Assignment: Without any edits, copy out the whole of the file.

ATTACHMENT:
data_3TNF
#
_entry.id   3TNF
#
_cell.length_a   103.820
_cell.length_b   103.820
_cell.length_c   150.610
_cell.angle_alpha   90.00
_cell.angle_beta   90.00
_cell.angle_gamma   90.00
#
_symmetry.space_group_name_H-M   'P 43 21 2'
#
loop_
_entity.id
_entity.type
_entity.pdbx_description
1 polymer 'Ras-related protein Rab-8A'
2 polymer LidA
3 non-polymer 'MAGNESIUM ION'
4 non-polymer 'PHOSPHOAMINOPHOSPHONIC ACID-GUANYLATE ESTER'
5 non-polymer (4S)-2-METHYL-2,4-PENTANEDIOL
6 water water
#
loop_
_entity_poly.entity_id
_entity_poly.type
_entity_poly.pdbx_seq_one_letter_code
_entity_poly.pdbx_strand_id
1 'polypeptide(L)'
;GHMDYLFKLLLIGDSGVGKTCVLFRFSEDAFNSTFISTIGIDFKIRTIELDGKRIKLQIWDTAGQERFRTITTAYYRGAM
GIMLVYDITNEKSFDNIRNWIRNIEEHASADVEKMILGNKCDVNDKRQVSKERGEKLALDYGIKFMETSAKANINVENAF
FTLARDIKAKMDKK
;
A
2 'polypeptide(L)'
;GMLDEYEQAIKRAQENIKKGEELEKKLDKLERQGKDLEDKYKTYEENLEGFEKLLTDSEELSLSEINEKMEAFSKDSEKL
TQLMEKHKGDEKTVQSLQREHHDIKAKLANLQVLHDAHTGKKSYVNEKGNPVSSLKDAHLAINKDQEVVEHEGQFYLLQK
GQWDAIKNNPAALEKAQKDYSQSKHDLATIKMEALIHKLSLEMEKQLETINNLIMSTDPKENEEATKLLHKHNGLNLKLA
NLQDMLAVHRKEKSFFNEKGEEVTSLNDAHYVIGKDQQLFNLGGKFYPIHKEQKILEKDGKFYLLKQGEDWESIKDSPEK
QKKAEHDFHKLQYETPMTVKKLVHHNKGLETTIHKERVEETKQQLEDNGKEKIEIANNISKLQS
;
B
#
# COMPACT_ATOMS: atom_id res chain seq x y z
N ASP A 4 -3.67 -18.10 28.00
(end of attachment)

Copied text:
data_3TNF
#
_entry.id   3TNF
#
_cell.length_a   103.820
_cell.length_b   103.820
_cell.length_c   150.610
_cell.angle_alpha   90.00
_cell.angle_beta   90.00
_cell.angle_gamma   90.00
#
_symmetry.space_group_name_H-M   'P 43 21 2'
#
loop_
_entity.id
_entity.type
_entity.pdbx_description
1 polymer 'Ras-related protein Rab-8A'
2 polymer LidA
3 non-polymer 'MAGNESIUM ION'
4 non-polymer 'PHOSPHOAMINOPHOSPHONIC ACID-GUANYLATE ESTER'
5 non-polymer (4S)-2-METHYL-2,4-PENTANEDIOL
6 water water
#
loop_
_entity_poly.entity_id
_entity_poly.type
_entity_poly.pdbx_seq_one_letter_code
_entity_poly.pdbx_strand_id
1 'polypeptide(L)'
;GHMDYLFKLLLIGDSGVGKTCVLFRFSEDAFNSTFISTIGIDFKIRTIELDGKRIKLQIWDTAGQERFRTITTAYYRGAM
GIMLVYDITNEKSFDNIRNWIRNIEEHASADVEKMILGNKCDVNDKRQVSKERGEKLALDYGIKFMETSAKANINVENAF
FTLARDIKAKMDKK
;
A
2 'polypeptide(L)'
;GMLDEYEQAIKRAQENIKKGEELEKKLDKLERQGKDLEDKYKTYEENLEGFEKLLTDSEELSLSEINEKMEAFSKDSEKL
TQLMEKHKGDEKTVQSLQREHHDIKAKLANLQVLHDAHTGKKSYVNEKGNPVSSLKDAHLAINKDQEVVEHEGQFYLLQK
GQWDAIKNNPAALEKAQKDYSQSKHDLATIKMEALIHKLSLEMEKQLETINNLIMSTDPKENEEATKLLHKHNGLNLKLA
NLQDMLAVHRKEKSFFNEKGEEVTSLNDAHYVIGKDQQLFNLGGKFYPIHKEQKILEKDGKFYLLKQGEDWESIKDSPEK
QKKAEHDFHKLQYETPMTVKKLVHHNKGLETTIHKERVEETKQQLEDNGKEKIEIANNISKLQS
;
B
#
# COMPACT_ATOMS: atom_id res chain seq x y z
N ASP A 4 -3.67 -18.10 28.00